Will the electric car be a major threat to future political stability in the Middle East? This is a distinct possibility. Yet planes will still need kerosene, trucks diesel and ships fuel oil. About 30 per cent of oil consumption is used by the petrochemical industry and is unlikely to dwindle anytime soon. Production declines in ageing oil fields require reserves to be replenished, which is hampered by lagging investments.

The clock is ticking
Even in the case of a long-term renewable energy transition there might be a rebound of oil prices in the middle run. Yet oil exporters clearly do not count on it. The decision to float a five per cent share of the state-owned oil company Aramco at a time when oil prices have fallen indicates that the Saudi rulers do not expect sustainable higher prices in the future.

But when it comes to preparing for the future, the undisputed leader within the oil world is Norway. The Scandinavian country holds the largest sovereign wealth fund in the world, worth $959 billion, whose resources mainly come from the nation’s oil and gas export revenues.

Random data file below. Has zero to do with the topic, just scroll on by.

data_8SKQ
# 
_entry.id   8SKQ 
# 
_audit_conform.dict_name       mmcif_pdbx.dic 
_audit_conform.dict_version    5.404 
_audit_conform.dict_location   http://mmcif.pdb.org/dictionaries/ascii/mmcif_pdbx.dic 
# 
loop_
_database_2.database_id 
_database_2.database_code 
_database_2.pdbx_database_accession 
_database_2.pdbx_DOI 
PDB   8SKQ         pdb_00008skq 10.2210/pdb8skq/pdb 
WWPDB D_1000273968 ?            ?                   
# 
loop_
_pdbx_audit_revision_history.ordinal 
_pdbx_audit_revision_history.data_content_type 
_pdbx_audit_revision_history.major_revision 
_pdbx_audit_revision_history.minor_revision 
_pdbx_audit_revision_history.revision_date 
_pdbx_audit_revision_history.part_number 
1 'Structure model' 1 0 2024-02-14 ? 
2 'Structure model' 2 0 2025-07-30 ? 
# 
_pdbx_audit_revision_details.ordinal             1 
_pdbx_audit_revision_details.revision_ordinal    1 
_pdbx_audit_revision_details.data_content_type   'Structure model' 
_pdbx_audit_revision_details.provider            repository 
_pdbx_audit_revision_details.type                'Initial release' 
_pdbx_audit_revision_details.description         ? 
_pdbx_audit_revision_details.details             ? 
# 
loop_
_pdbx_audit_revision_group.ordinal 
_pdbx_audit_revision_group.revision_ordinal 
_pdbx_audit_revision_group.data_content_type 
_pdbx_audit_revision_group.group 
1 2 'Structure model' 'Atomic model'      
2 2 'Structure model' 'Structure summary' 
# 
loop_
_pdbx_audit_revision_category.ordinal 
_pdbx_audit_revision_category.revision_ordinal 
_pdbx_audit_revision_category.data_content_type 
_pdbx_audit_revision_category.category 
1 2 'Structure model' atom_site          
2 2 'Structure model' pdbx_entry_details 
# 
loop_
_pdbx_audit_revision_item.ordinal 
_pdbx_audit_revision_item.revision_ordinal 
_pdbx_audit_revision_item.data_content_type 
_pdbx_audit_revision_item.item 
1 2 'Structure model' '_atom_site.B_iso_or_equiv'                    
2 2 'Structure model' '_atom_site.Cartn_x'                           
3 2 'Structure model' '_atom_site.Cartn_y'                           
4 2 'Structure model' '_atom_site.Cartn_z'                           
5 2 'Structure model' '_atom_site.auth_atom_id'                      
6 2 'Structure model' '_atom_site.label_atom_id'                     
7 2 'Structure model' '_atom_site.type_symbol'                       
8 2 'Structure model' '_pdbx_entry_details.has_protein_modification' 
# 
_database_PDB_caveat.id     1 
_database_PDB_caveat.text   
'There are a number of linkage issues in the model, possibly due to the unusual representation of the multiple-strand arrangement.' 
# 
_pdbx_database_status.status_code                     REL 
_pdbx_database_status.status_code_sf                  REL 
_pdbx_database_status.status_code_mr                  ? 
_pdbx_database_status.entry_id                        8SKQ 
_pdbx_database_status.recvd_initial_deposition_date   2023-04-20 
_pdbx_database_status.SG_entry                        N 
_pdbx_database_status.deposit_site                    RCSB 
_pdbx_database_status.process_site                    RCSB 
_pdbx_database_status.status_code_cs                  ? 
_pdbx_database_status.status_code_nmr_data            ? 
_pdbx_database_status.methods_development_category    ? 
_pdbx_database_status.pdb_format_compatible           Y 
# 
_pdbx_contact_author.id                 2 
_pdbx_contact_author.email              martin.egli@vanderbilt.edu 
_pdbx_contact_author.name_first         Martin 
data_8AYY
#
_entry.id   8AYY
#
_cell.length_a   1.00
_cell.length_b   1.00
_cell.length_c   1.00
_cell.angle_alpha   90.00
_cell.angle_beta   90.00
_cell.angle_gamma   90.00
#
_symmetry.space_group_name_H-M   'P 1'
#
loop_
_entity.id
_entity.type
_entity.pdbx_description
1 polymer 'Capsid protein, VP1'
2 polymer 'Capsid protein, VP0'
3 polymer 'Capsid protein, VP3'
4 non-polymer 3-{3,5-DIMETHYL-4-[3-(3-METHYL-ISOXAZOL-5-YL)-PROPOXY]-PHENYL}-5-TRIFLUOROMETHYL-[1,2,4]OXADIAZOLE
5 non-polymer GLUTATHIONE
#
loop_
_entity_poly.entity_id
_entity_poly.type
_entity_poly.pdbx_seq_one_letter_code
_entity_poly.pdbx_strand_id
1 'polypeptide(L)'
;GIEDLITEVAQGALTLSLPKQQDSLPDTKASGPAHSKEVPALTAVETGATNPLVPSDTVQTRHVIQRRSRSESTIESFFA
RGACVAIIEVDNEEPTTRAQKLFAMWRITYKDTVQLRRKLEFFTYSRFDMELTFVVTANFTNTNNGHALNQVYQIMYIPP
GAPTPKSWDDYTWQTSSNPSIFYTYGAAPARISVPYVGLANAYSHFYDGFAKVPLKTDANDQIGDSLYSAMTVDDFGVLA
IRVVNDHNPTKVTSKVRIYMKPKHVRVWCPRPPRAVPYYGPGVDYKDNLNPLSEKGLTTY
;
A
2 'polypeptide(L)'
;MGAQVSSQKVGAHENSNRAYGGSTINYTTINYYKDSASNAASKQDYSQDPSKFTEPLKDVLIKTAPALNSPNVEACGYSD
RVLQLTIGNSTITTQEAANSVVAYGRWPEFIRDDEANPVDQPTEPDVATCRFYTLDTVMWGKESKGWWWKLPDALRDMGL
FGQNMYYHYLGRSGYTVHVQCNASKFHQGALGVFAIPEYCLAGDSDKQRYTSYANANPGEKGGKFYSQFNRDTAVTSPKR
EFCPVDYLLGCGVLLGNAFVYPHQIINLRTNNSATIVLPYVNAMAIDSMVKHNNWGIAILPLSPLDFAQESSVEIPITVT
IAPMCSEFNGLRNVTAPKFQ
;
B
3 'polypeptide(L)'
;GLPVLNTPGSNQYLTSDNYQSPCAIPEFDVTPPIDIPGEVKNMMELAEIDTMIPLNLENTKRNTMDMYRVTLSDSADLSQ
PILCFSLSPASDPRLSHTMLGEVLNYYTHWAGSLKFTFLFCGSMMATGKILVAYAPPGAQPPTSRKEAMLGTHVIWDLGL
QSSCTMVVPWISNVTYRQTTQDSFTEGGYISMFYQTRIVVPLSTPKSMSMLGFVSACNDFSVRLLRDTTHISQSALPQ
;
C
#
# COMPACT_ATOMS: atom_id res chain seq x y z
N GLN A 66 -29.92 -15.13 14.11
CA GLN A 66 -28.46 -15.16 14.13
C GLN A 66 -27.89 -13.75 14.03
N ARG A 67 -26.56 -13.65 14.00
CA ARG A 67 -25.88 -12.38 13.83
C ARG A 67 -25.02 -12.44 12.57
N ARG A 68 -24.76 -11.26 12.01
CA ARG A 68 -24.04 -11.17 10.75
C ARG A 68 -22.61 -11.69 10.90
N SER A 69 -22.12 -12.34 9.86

As Norway’s Government Pension Fund Global website candidly explains: “[the fund] is saving for future generations in Norway. One day the oil will run out, but the return on the fund will continue to benefit the Norwegian population.” Since 2014, the fund has proceeded with a risk-based divestment from fossil fuels (i.e. oil sands production and coal-fired power generation) and deforestation (i.e. palm oil production, pulp and paper), taking into consideration both financial and climate risks.

A truly transformational change is happening in Norwegian road transportation. Through the fund, the government is using oil money to heavily incentivise the purchase of electric vehicles. Electric cars are exempt from sales tax. Drivers can charge their vehicles for free, do not have to pay tolls and can use bus lanes to avoid traffic.

Electricity generation mostly comes from hydropower. The subsidies were introduced as far back as the 1990s, but the market only started to expand in 2012 when the Tesla Model S and Nissan LEAF arrived in the market. As a result, Norway is transitioning to electric cars faster than any other country in the world. About 37 per cent of all new cars are either fully electric or plug-in hybrids, and by 2025 the government expects that no more conventional cars will be sold in the country.

The G20 will have to play a crucial role in guiding the global transition to low-carbon energy systems. The world’s wealthiest 20 countries consume 95 per cent of coal, more than 70 per cent of oil and gas, and are responsible for 85 per cent of global investment in renewables.

Over the next decade, the infrastructure investment decisions of the G20 finance ministers will determine our climate future. The improved economics of renewables and natural gas increasingly weigh on coal and oil demand. Hydrocarbon exporters such as Norway and the GCC countries have started to factor in this new reality in their investment and diversification decisions.